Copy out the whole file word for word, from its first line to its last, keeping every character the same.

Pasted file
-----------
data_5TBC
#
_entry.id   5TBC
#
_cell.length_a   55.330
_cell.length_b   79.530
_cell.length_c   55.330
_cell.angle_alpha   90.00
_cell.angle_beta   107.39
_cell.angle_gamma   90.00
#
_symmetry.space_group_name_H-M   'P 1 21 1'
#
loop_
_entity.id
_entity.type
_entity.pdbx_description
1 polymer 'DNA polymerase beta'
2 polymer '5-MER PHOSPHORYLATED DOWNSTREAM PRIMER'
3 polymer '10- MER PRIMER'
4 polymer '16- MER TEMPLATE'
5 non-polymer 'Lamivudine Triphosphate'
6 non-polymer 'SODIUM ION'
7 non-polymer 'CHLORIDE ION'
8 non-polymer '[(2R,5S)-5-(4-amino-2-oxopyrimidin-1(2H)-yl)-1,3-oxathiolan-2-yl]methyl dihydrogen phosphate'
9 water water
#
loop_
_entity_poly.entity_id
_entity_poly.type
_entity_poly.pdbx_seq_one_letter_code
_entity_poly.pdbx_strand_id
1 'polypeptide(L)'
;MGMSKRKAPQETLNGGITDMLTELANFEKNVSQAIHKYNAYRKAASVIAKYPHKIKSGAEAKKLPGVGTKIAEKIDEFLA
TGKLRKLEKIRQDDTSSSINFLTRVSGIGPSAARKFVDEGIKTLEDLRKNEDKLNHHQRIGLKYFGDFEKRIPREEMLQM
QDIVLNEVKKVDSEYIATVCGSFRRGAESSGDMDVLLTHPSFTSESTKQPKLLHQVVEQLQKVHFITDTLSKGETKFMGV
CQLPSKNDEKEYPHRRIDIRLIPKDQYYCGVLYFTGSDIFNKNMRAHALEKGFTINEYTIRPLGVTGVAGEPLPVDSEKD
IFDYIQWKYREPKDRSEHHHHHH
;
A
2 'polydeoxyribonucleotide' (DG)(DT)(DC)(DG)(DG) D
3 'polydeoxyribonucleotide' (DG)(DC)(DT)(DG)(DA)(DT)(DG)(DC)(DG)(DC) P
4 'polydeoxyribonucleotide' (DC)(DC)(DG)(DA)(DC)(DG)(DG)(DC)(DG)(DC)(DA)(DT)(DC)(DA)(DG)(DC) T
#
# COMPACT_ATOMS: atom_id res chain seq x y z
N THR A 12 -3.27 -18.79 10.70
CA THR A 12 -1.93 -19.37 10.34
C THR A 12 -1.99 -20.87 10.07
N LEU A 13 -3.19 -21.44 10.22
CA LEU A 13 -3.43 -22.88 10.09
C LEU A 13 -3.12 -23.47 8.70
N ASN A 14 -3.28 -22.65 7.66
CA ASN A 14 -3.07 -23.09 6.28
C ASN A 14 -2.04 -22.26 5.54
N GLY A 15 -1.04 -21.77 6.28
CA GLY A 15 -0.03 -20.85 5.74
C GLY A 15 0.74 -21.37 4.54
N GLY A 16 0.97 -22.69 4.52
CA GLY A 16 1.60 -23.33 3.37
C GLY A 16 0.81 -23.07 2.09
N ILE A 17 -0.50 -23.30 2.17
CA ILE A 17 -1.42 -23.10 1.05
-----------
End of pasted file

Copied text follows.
data_5TBC
#
_entry.id   5TBC
#
_cell.length_a   55.330
_cell.length_b   79.530
_cell.length_c   55.330
_cell.angle_alpha   90.00
_cell.angle_beta   107.39
_cell.angle_gamma   90.00
#
_symmetry.space_group_name_H-M   'P 1 21 1'
#
loop_
_entity.id
_entity.type
_entity.pdbx_description
1 polymer 'DNA polymerase beta'
2 polymer '5-MER PHOSPHORYLATED DOWNSTREAM PRIMER'
3 polymer '10- MER PRIMER'
4 polymer '16- MER TEMPLATE'
5 non-polymer 'Lamivudine Triphosphate'
6 non-polymer 'SODIUM ION'
7 non-polymer 'CHLORIDE ION'
8 non-polymer '[(2R,5S)-5-(4-amino-2-oxopyrimidin-1(2H)-yl)-1,3-oxathiolan-2-yl]methyl dihydrogen phosphate'
9 water water
#
loop_
_entity_poly.entity_id
_entity_poly.type
_entity_poly.pdbx_seq_one_letter_code
_entity_poly.pdbx_strand_id
1 'polypeptide(L)'
;MGMSKRKAPQETLNGGITDMLTELANFEKNVSQAIHKYNAYRKAASVIAKYPHKIKSGAEAKKLPGVGTKIAEKIDEFLA
TGKLRKLEKIRQDDTSSSINFLTRVSGIGPSAARKFVDEGIKTLEDLRKNEDKLNHHQRIGLKYFGDFEKRIPREEMLQM
QDIVLNEVKKVDSEYIATVCGSFRRGAESSGDMDVLLTHPSFTSESTKQPKLLHQVVEQLQKVHFITDTLSKGETKFMGV
CQLPSKNDEKEYPHRRIDIRLIPKDQYYCGVLYFTGSDIFNKNMRAHALEKGFTINEYTIRPLGVTGVAGEPLPVDSEKD
IFDYIQWKYREPKDRSEHHHHHH
;
A
2 'polydeoxyribonucleotide' (DG)(DT)(DC)(DG)(DG) D
3 'polydeoxyribonucleotide' (DG)(DC)(DT)(DG)(DA)(DT)(DG)(DC)(DG)(DC) P
4 'polydeoxyribonucleotide' (DC)(DC)(DG)(DA)(DC)(DG)(DG)(DC)(DG)(DC)(DA)(DT)(DC)(DA)(DG)(DC) T
#
# COMPACT_ATOMS: atom_id res chain seq x y z
N THR A 12 -3.27 -18.79 10.70
CA THR A 12 -1.93 -19.37 10.34
C THR A 12 -1.99 -20.87 10.07
N LEU A 13 -3.19 -21.44 10.22
CA LEU A 13 -3.43 -22.88 10.09
C LEU A 13 -3.12 -23.47 8.70
N ASN A 14 -3.28 -22.65 7.66
CA ASN A 14 -3.07 -23.09 6.28
C ASN A 14 -2.04 -22.26 5.54
N GLY A 15 -1.04 -21.77 6.28
CA GLY A 15 -0.03 -20.85 5.74
C GLY A 15 0.74 -21.37 4.54
N GLY A 16 0.97 -22.69 4.52
CA GLY A 16 1.60 -23.33 3.37
C GLY A 16 0.81 -23.07 2.09
N ILE A 17 -0.50 -23.30 2.17
CA ILE A 17 -1.42 -23.10 1.05